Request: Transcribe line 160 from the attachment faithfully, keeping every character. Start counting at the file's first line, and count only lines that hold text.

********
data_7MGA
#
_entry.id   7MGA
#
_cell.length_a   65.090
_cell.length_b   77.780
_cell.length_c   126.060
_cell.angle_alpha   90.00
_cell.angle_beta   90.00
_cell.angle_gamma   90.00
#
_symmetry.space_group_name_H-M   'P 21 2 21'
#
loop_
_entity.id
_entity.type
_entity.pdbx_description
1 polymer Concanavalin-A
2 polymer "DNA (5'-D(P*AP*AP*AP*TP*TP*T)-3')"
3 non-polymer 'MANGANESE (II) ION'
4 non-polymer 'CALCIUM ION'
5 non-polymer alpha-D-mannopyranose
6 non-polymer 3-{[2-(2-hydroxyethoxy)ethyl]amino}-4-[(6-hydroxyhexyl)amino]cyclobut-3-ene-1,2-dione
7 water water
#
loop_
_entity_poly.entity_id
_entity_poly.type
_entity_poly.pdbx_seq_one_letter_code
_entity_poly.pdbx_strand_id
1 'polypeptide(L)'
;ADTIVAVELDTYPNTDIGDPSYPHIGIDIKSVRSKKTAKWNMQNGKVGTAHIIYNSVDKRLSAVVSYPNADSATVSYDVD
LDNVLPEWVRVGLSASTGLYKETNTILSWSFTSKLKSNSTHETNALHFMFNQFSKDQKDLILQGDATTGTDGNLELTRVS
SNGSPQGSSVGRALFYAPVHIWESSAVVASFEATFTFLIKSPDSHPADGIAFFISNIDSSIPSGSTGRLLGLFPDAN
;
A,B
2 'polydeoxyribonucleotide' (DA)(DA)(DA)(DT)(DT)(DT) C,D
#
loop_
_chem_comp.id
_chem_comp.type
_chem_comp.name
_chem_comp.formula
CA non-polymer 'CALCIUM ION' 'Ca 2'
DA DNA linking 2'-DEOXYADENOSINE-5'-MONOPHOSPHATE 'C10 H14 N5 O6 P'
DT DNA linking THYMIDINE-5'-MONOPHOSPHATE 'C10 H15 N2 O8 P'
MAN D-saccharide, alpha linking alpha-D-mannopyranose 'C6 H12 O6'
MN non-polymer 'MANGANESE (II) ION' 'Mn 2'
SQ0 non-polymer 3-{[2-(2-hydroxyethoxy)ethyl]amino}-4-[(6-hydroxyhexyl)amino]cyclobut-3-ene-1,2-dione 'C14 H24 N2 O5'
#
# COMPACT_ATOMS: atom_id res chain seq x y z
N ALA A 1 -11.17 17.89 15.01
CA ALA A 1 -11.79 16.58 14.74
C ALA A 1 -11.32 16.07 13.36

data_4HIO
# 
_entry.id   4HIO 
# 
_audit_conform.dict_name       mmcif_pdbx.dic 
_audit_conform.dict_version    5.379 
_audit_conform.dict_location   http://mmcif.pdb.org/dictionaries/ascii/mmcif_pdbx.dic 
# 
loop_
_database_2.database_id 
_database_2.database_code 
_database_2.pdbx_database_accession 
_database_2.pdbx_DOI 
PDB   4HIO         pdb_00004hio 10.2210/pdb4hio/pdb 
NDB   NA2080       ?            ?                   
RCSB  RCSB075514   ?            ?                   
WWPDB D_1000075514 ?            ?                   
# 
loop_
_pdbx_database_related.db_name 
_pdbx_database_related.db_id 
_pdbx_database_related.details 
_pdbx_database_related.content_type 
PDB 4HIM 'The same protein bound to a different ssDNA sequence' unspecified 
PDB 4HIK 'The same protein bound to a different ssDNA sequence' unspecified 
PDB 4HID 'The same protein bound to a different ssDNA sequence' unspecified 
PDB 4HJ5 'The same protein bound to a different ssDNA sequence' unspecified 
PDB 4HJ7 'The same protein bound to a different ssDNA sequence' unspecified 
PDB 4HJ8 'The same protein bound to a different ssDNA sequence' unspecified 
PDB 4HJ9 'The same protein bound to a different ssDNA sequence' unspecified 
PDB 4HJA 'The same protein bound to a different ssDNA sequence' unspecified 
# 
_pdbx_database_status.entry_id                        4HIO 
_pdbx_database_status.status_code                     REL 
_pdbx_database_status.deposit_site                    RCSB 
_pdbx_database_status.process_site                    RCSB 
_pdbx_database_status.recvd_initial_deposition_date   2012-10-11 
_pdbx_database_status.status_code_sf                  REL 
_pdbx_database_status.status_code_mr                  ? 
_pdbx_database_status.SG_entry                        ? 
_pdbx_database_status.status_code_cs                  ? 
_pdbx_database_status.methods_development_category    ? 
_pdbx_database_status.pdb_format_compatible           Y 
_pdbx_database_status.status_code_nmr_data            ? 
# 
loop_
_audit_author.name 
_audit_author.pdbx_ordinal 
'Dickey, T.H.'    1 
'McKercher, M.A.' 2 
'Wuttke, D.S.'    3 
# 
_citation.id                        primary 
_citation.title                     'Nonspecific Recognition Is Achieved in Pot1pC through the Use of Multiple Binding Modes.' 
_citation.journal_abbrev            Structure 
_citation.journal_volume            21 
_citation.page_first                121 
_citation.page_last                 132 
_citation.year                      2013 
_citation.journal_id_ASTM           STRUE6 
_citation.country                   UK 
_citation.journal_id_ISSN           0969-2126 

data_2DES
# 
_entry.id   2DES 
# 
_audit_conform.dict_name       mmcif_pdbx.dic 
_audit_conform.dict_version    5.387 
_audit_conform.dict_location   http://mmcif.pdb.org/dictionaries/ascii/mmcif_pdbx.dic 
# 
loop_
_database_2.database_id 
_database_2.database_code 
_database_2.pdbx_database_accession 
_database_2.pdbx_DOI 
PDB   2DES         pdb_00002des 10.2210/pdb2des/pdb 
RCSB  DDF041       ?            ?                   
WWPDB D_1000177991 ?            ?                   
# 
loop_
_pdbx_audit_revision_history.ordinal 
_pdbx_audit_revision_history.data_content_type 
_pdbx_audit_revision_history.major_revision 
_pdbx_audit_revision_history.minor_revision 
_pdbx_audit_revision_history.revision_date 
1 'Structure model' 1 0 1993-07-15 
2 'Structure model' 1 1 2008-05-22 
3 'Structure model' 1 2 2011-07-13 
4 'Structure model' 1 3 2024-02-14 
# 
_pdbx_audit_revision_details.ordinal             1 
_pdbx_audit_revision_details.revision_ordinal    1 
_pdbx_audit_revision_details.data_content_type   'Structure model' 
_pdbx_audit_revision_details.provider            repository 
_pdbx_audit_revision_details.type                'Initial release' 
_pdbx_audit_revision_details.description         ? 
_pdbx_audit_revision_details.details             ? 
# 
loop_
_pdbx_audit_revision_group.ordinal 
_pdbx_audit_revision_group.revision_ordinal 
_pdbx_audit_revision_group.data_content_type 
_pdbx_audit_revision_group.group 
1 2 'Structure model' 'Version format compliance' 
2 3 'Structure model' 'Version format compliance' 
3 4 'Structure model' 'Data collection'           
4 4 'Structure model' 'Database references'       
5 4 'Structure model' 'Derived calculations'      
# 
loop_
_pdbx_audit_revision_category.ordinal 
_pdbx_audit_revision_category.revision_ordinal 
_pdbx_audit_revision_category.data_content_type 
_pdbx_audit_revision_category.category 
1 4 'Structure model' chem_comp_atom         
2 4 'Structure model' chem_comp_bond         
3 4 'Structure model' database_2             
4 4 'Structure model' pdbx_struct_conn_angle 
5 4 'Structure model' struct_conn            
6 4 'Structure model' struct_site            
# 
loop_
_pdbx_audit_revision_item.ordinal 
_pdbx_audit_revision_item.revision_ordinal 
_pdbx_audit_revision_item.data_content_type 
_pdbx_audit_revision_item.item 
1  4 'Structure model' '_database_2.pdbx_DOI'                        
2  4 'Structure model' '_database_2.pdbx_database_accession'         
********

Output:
3 4 'Structure model' 'Data collection'           